“I became a surrealist because I kept walking around the same blocks, and I started taking a picture of a guy’s shoe. I didn’t know what I was doing exactly. I was just being led by whatever I would see.” – Mark Cohen
Mark Cohen left his house in Wilkes-Barre, with his Leica in one hand and flashgun in the other, everyday for over 30 years, with absolutely no pretences. Living in a small mining town in Pennsylvania could be a source of creative frustration for most photographers, but Cohen learned to look for the details during his frequent walks around the neighbourhood.
Roaming around with no intent, he developed a unique way of capturing bizarre fragments of life in his hometown. His entire career has been spent trying to manufacture happy accidents.
“I’m in my backyard making these. The whole country is my studio. I used to go work under a certain bridge if it was pouring, because people used to hide there from the rain. If it was a cloudy day, I would go to a different place. So I used these neighborhoods like a set. And I still use them like that. There are certain places I know that, if I go there in the evening– I like to take pictures at dusk– they will have a certain flavor even today.”
Dark Knees collects decades of work in Wilkes-Barre and the nearby area of Scranton. Though uninterested in depicting a social portrait of the regions, Cohen nevertheless succeeds in capturing the gritty reality of his surroundings.
His protagonists, or rather their limbs and midriffs, are often those found in works of social realist photographers like Dorothea Lange; the poor and working classes, people more likely to live out their lives on doorsteps or street corners. However, rather than approaching these subjects with humanistic or empathetic intent, he approaches them like a paparazzi, like a muted-Weege, all flash and fascination.
Cohen works on impulse, moving uncomfortably close to his subjects, to take what he calls “grab shots” – pictures taken at arms length without looking through the viewfinder, a technique that is just as much about the apprehension as it is about the release.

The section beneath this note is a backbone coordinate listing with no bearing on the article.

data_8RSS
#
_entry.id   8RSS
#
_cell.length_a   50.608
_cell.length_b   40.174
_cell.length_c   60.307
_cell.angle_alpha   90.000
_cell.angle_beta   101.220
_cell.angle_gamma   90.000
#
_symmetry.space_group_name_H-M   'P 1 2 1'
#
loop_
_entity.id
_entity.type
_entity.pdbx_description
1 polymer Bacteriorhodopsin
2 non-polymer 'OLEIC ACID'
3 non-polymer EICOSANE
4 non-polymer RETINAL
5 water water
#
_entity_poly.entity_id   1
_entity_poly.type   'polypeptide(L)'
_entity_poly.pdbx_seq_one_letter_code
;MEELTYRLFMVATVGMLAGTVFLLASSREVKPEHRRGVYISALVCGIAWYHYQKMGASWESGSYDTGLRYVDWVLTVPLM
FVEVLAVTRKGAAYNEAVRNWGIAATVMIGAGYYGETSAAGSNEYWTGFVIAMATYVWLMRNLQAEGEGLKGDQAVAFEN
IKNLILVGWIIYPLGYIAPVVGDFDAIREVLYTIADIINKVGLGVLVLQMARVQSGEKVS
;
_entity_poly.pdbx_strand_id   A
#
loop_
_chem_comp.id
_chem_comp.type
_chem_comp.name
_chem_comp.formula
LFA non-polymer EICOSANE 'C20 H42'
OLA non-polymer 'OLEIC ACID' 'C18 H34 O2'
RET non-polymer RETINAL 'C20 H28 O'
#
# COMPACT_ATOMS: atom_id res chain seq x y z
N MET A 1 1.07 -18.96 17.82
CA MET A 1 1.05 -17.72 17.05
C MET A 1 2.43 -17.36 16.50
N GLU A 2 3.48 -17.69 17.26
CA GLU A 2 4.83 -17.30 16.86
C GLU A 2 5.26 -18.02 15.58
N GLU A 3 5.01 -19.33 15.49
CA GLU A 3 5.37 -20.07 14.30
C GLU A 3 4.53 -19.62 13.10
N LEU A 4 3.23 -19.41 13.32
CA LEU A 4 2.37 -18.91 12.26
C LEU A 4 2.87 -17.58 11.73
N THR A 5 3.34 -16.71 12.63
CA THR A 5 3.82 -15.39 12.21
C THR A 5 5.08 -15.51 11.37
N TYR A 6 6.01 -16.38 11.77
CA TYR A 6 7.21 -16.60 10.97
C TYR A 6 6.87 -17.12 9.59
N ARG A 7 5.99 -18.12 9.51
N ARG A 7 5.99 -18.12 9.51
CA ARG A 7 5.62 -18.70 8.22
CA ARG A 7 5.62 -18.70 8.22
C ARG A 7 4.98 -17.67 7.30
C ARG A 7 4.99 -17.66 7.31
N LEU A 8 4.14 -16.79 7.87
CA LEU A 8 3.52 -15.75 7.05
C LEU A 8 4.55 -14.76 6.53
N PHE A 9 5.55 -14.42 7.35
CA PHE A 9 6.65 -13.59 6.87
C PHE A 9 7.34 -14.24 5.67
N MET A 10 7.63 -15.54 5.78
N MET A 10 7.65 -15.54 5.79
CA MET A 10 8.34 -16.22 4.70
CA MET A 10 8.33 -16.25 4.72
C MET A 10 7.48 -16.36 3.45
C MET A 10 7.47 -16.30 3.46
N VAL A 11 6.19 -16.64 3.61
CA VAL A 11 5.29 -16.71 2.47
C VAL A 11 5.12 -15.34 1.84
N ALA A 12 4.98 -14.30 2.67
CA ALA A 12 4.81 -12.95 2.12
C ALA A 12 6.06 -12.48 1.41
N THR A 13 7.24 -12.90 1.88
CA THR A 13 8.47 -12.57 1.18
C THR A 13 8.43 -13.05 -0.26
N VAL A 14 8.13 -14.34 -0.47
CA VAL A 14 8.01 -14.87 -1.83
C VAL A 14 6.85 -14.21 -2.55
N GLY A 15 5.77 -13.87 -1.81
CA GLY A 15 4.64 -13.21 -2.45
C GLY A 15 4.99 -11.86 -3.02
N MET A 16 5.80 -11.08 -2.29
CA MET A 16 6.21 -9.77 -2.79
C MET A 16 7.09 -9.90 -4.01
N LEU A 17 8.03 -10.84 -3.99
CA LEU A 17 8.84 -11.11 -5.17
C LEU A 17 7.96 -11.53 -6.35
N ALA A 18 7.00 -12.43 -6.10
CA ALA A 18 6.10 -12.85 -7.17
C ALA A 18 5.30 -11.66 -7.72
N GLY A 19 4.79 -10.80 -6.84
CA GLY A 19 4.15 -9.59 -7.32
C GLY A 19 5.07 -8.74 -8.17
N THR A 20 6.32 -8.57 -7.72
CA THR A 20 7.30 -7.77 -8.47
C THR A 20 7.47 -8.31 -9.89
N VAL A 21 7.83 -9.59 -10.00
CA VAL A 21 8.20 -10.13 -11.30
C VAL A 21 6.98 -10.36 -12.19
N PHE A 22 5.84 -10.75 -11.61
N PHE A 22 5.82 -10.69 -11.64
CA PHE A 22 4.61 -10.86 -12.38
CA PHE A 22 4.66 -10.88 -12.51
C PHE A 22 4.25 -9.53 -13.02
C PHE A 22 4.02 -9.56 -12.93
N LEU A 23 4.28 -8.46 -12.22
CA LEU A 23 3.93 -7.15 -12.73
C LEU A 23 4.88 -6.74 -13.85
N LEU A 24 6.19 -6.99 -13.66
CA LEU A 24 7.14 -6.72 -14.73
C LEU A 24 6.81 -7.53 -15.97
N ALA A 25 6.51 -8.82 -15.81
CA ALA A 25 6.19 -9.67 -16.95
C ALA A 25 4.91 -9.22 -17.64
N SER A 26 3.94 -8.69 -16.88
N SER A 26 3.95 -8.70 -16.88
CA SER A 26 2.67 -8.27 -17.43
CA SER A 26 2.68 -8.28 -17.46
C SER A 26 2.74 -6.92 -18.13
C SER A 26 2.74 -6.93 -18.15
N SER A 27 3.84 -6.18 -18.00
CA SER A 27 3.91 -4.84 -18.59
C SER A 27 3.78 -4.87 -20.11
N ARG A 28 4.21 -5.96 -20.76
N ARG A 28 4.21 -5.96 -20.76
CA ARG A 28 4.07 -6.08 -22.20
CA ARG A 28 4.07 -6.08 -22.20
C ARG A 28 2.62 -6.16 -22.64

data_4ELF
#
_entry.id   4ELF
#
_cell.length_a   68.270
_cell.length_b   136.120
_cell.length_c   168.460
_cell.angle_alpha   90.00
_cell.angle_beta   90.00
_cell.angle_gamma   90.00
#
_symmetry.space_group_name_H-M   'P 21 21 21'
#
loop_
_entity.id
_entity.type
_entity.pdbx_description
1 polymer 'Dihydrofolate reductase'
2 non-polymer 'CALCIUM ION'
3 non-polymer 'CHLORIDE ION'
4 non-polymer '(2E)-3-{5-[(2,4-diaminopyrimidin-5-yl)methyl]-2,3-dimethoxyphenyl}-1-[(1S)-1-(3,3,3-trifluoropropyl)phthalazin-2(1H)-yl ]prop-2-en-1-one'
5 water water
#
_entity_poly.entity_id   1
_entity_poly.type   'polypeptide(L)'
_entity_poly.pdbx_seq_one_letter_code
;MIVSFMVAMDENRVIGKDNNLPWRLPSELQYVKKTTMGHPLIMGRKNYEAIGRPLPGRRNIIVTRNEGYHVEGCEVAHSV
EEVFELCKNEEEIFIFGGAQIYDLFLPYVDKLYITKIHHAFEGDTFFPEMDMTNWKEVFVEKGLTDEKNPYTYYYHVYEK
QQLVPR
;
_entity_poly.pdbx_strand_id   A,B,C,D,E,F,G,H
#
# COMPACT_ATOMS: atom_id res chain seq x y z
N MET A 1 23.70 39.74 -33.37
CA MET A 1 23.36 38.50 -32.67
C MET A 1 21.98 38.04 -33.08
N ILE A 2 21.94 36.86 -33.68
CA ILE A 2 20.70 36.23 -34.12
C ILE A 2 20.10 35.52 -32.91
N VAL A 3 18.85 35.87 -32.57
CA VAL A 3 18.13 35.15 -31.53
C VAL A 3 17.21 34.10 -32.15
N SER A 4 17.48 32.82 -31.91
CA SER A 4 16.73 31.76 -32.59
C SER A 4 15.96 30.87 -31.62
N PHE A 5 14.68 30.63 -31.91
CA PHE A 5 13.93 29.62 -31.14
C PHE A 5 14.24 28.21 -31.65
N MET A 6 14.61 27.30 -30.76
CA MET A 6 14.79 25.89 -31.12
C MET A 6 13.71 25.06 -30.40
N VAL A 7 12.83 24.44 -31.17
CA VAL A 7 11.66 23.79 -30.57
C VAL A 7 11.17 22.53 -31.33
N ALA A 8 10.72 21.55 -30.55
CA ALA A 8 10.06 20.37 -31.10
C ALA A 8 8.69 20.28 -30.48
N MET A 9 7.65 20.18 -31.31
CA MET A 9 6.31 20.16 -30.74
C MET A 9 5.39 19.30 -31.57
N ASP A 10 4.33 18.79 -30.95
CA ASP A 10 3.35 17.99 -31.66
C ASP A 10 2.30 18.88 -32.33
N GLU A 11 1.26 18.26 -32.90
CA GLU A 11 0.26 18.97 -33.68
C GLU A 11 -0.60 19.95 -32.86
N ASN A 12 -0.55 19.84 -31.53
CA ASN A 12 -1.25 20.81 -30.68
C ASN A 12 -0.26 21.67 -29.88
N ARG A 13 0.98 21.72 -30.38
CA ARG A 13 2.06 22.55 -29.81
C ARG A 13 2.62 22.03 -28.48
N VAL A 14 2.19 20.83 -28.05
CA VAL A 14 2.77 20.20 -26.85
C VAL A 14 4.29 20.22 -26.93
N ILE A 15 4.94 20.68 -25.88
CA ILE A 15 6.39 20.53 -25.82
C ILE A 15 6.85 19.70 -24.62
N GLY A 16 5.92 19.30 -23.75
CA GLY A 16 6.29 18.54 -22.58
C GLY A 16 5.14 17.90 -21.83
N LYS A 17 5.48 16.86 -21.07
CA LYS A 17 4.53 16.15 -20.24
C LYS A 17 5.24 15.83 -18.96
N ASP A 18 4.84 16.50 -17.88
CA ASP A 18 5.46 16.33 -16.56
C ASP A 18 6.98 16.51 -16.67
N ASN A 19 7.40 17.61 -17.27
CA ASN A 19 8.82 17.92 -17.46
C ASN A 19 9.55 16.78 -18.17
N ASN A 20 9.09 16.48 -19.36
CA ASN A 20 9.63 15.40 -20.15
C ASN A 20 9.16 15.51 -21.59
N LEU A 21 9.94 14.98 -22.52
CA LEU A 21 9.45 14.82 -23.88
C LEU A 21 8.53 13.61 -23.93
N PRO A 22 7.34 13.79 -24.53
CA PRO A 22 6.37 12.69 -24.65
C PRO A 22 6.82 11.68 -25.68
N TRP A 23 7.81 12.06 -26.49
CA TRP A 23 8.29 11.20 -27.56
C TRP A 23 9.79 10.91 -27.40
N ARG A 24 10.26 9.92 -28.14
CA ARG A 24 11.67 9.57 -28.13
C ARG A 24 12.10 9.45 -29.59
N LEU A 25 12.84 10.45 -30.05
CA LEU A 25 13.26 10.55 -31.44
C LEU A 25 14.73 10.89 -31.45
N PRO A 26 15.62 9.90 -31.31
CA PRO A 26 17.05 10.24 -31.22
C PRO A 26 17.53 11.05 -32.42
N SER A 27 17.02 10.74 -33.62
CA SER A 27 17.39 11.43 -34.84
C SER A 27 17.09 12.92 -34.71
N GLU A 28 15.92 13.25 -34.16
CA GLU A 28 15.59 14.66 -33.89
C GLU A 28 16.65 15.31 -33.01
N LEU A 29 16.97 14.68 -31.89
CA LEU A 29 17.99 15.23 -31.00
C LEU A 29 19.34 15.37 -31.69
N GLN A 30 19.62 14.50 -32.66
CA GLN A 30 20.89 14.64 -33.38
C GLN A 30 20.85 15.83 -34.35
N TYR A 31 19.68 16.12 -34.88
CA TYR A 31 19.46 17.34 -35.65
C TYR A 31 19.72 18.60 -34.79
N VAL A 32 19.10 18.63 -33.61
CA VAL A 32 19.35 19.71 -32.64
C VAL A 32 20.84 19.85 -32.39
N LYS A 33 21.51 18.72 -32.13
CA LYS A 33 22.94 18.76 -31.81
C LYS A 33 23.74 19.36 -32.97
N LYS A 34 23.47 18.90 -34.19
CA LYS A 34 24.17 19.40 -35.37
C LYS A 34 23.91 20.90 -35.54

Not knowing how his photos will come out, Cohen discovers them in his darkroom. Before that, he approaches what he’s immediately drawn to, ankles, teeth, zippers, elbows, and other small details we tend to overlook.
But Cohen’s ‘accidental’ style was no accident itself. He had owned a camera since he was a child and worked in his own basement darkroom at 14. It was after a high-school encounter with Cartier-Bresson’s seminal book “The Decisive Moment” that Cohen realised he’d found his calling in photography.
Obsessed with the transient power of the photograph thereafter, Cohen began to work on his own signature “decisive moment”, one which is now almost as distinctive as that of Cartier-Bresson.
The work in this book speaks of the strangeness of mundane things. It is frenetic, raw and captivating, and conveys something hallucinatory, that only Cohen has the ability to capture.
Accompanied by banal descriptions of his photos in his own childlike handwriting only serves to emphasise Cohen’s innate restless energy. As they are noted, the descriptions look almost like a shopping list, written by a frenzied consumer, in a wild hurry to collect all the items and rush back home.
Dark Knees’ frantic rhythm translates to almost every image. The pictures bear no stillness whatsoever, it’s almost as they’re vibrating, waiting to slide out of frame. His brutal cropping and alarming closeups hint towards Cohen’s desire to make photos that never intended to please anyone but himself.
A darkly humorous contemporary eye that rudely hints towards our modern voyeuristic consumption of images, the images may have been strange in their day, but are now strikingly current.
Like any great surrealist, Cohen’s work transcends the spatio-temporal confines that limit artists working in other genres. Our focus falls on the abstract geometry, angles, and lines of of the body as though we are looking at extraterrestrials.
– Dark Knees is published by Editions Xavier Barral
All images © Mark Cohen